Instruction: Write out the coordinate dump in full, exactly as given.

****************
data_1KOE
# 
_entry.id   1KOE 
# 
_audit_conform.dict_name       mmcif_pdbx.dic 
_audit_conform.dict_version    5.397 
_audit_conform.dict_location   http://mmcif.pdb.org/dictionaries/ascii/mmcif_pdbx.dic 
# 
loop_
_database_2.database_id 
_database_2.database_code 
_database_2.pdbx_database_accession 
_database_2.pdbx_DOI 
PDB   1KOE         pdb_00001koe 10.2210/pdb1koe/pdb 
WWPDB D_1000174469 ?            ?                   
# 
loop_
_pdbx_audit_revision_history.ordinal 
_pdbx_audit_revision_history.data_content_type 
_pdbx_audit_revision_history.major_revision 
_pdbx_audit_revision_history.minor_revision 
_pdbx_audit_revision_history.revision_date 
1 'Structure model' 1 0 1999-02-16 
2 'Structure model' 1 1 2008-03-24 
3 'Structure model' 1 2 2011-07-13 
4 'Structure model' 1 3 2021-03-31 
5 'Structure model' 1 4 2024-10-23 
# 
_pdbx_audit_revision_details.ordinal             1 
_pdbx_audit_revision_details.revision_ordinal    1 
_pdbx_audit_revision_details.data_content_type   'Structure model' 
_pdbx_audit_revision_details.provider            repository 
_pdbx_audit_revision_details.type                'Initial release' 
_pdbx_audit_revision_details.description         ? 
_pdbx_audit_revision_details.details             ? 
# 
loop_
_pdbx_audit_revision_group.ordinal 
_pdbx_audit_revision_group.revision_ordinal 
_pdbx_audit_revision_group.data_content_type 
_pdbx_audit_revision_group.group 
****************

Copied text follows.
data_1KOE
# 
_entry.id   1KOE 
# 
_audit_conform.dict_name       mmcif_pdbx.dic 
_audit_conform.dict_version    5.397 
_audit_conform.dict_location   http://mmcif.pdb.org/dictionaries/ascii/mmcif_pdbx.dic 
# 
loop_
_database_2.database_id 
_database_2.database_code 
_database_2.pdbx_database_accession 
_database_2.pdbx_DOI 
PDB   1KOE         pdb_00001koe 10.2210/pdb1koe/pdb 
WWPDB D_1000174469 ?            ?                   
# 
loop_
_pdbx_audit_revision_history.ordinal 
_pdbx_audit_revision_history.data_content_type 
_pdbx_audit_revision_history.major_revision 
_pdbx_audit_revision_history.minor_revision 
_pdbx_audit_revision_history.revision_date 
1 'Structure model' 1 0 1999-02-16 
2 'Structure model' 1 1 2008-03-24 
3 'Structure model' 1 2 2011-07-13 
4 'Structure model' 1 3 2021-03-31 
5 'Structure model' 1 4 2024-10-23 
# 
_pdbx_audit_revision_details.ordinal             1 
_pdbx_audit_revision_details.revision_ordinal    1 
_pdbx_audit_revision_details.data_content_type   'Structure model' 
_pdbx_audit_revision_details.provider            repository 
_pdbx_audit_revision_details.type                'Initial release' 
_pdbx_audit_revision_details.description         ? 
_pdbx_audit_revision_details.details             ? 
# 
loop_
_pdbx_audit_revision_group.ordinal 
_pdbx_audit_revision_group.revision_ordinal 
_pdbx_audit_revision_group.data_content_type 
_pdbx_audit_revision_group.group 